- Tapa blanda: 144 páginas
- Editor: Penguin Classics; Edición: New Impression (24 de febrero de 2005)
- Colección: Classics
- Idioma: Inglés
- ISBN-10: 0140441638
- ISBN-13: 978-0140441635
- Valoración media de los clientes: 1 opinión de cliente
- Clasificación en los más vendidos de Amazon: nº94.730 en Libros en idiomas extranjeros (Ver el Top 100 en Libros en idiomas extranjeros)
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The Upanishads (Classics) (Inglés) Tapa blanda – 24 feb 2005
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Reseña del editor
The Upanishads, the earliest of which were composed in Sanskrit between 800 and 400 bce by sages and poets, form part of the Vedas - the sacred and ancient scriptures that are the basis of the Hindu religion. Each Upanishad, or lesson, takes up a theme ranging from the attainment of spiritual bliss to karma and rebirth, and collectively they are meditations on life, death and immortality. The essence of their teachings is that truth can by reached by faith rather than by thought, and that the spirit of God is within each of us - we need not fear death as we carry within us the promise of eternal life.
Biografía del autor
Juan Mascaro was born in Majorca, and later studied modern and oriental languages, Sanskrit, Pali and English at Cambridge University. He died in 1987, and was lauded as a great translator of our time. Juan Mascaro was born in Majorca, and later studied modern and oriental languages, Sanskrit, Pali and English at Cambridge University. He died in 1987, and was lauded as one of the greatest translators of our time.
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Katz & Egenes:
Sunless are those worlds called
covered in blinding darkness;
there, after departing, go those men
who are slayers of the Self.
It has a footnote saying this verse translated by Mahesh Yogi, their guru.
here is Gambhirananda:
Those worlds of devils are covered by blinding darkness, Those people that kill the Self go to them after giving up this body.
Verily, those worlds of the asuras are enveloped in blind darkness; and thereto they all repair after death who are slayers of Atman.
Both of the swamis include Sankaracharya's commentary. The only commentary offered by Katz is that the translation by Mahesh Yogi. Without the commentary it is hard to make sense of the verse, even with multiple readings. Both of the swamis offer some introduction to the Sanskrit words in the verse. This is where the Katz version begins to look like a waste of money. The Sanskrit has the word "asura" in it, which means demon. G. translates it properly, and N. just uses the Sanskrit word, with commentary beneath explaining the word. The connotation of that word should not be avoided, as one loses an important meaning of the passage.
Here is Easwaran:
Those who deny the Self are born again
Blind to the Self, enveloped in darkness,
Utterly devoid of love for the Lord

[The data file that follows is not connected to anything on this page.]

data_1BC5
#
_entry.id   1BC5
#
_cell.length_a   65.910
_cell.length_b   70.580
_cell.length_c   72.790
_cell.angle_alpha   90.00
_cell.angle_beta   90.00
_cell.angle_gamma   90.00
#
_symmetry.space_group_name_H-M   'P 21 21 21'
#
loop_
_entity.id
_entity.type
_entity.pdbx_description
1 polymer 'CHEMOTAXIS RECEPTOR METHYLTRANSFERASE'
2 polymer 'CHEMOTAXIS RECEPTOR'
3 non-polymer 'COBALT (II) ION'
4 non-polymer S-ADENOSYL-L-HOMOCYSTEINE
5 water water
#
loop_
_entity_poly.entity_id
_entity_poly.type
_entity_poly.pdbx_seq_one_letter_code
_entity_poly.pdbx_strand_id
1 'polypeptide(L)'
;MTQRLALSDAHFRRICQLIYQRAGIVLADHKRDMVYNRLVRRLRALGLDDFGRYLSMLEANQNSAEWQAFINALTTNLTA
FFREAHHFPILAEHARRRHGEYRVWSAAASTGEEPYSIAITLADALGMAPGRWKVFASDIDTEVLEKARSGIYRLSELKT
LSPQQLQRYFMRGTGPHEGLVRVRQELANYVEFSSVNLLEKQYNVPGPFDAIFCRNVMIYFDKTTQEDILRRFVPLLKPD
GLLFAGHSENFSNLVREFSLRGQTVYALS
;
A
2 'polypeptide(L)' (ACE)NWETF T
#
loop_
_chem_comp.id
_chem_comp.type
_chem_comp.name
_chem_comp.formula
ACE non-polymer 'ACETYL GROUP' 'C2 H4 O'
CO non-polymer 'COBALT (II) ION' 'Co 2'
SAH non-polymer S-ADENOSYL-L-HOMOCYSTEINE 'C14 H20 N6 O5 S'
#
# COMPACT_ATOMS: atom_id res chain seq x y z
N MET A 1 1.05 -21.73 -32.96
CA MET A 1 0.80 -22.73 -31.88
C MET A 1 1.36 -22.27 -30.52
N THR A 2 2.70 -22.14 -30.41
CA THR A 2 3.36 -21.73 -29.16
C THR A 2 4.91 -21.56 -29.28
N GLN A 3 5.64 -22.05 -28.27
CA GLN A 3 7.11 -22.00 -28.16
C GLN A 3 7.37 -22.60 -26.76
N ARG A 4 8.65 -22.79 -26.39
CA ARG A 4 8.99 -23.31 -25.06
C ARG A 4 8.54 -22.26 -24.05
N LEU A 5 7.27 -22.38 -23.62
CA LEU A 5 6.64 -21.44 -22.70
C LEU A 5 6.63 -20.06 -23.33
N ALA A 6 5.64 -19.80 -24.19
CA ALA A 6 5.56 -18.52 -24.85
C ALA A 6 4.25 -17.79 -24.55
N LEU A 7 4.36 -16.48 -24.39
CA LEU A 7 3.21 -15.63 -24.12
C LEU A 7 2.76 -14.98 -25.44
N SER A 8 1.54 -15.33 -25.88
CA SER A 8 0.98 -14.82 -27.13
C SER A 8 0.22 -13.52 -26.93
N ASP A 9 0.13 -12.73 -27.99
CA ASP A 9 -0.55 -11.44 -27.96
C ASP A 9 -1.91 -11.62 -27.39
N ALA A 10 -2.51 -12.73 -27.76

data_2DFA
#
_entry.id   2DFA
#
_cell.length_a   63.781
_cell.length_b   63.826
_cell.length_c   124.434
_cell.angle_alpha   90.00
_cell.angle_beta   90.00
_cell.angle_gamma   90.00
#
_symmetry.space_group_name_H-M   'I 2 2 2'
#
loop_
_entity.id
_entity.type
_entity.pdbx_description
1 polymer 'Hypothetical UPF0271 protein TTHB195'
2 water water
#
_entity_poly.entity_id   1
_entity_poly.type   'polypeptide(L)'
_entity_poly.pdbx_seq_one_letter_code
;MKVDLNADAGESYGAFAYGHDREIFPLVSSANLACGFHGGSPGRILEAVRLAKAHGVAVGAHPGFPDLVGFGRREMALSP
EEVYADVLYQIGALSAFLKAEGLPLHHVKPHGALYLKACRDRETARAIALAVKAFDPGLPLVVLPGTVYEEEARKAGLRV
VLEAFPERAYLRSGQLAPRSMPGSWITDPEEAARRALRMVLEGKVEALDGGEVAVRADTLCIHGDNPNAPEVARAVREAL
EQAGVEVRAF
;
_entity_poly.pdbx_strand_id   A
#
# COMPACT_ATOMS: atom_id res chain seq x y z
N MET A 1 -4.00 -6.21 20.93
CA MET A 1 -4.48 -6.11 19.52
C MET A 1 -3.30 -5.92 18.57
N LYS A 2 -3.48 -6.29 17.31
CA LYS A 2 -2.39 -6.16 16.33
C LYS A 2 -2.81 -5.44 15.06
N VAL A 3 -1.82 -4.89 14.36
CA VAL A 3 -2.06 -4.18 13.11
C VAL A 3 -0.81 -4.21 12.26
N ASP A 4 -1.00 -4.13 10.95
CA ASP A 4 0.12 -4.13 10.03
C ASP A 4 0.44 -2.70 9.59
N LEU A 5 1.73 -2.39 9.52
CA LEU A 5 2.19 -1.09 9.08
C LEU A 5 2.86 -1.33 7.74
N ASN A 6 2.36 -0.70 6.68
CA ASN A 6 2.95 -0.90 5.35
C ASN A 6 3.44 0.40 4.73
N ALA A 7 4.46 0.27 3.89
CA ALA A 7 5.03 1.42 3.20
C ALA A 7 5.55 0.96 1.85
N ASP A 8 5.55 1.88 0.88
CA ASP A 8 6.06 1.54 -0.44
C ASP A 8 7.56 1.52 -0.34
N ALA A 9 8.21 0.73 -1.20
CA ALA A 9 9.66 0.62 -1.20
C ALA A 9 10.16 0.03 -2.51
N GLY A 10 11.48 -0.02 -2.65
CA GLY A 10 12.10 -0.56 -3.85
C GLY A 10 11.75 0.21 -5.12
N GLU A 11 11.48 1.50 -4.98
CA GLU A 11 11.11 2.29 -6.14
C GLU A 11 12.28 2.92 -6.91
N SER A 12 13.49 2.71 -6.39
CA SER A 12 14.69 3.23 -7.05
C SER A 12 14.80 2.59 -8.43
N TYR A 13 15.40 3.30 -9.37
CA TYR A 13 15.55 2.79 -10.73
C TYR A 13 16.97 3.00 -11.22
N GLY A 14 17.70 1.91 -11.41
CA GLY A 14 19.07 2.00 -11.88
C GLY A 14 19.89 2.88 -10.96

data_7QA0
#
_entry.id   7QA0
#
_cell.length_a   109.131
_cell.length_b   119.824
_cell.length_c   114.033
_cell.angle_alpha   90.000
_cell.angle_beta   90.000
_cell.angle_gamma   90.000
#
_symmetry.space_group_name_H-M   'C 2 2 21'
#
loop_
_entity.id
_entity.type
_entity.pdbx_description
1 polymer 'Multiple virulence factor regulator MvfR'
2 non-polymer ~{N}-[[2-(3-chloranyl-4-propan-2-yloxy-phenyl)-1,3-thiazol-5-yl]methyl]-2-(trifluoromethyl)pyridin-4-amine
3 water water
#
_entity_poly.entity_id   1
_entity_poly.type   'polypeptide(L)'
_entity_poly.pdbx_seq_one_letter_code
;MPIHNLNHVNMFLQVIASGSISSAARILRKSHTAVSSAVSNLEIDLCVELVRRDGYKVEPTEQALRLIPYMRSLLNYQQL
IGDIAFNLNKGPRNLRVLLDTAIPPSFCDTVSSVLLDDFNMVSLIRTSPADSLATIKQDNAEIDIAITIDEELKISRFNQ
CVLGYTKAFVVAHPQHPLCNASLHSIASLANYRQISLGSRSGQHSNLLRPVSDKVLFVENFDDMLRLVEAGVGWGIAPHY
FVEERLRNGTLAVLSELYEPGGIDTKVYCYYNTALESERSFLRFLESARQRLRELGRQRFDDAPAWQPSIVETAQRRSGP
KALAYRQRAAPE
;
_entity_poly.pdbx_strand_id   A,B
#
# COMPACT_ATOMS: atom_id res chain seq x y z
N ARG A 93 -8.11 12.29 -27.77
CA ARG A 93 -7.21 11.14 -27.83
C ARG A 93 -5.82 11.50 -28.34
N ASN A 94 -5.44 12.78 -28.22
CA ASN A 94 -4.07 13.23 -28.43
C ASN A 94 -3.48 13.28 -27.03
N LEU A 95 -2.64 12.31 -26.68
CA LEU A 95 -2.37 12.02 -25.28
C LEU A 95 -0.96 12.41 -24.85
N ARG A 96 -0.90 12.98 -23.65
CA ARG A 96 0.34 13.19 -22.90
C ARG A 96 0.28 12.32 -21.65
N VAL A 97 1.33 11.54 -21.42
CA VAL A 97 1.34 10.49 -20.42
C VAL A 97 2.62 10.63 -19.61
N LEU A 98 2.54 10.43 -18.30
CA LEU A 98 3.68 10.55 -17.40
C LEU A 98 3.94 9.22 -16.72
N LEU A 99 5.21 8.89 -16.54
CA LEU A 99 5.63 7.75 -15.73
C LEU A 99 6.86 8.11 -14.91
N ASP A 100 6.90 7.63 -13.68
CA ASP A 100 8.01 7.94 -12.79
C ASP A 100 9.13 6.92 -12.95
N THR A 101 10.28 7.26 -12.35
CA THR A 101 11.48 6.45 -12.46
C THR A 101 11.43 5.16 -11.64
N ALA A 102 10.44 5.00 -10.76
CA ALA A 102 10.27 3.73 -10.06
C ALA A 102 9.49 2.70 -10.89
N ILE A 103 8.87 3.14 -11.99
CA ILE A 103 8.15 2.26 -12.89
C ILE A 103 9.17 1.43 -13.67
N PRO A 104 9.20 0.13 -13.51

Easwaran at least has notes. Mascaro and Easwaran get the feel for the passage, but Katz is so slick the meaning is very hard to access.
Since the Upanishads are for study, get something where you can get a sense of the original words of the passage. Easwaran and Mascaro i would avoid too because of loose use of the word "Lord" for example. That word tell you nothing, because in Sanskrit there are many words that can be translated by that one English word, and they all have different connotations. In this case translating Atman as "Lord" is close to being irresponsible. Better to have left it alone, or to follow the more standard translation "Self" (with a capital s). Both G and N have Sankaracharya's commentary, which is very authoritative. You will not be able to read the text straight through easily, but both have some summary information about the Upanishad, so you will be able to have a grasp of the whole thing as you read the parts. This is more complicated though with longer Upanishad, although those are broken up into various parts.
The problem with the Kindle version is that it was released with wonky fonts not aligning (the transliteration font is too far above the baseline). This is very distracting. I feel that the Kindle version should be immediately corrected and re-released, with a free upgrade for purchasers of the first release.
Meanwhile, I now additionally own the paperback version and am happily continuing to dive deep into this superb translation of the Upanishads!
These diverse writings distill the multitude of cosmology into but a few lines; they fearlessly ask and answer the most daunting questions mankind has thought to ask, in but a few pages; in line with so many enduring texts they emphasize letting go of desire and achieving self-control. These selections are brief in terms of pages but longer than most in terms of meaning and value. If you get through this book in a matter of days, you didn't really read it, you didn't pay attention, you didn't respect the wisdom or give it its due.
I am not overstating when I say that aside from the great value of these selections, Juan Mascaro's introduction would have been worth the cost on its own. As with the Dhammapada he shows a deep appreciation for the source material and an equally strong desire to retain its poetry and potency while bringing these ancient works to modern readers in a fluid, impactful style. It is truly a shame that Mascaro was not a translator of more ancient works, but his three translations for Penguin Classics are perhaps more than anyone could ask for and will certainly remain among my most cherished books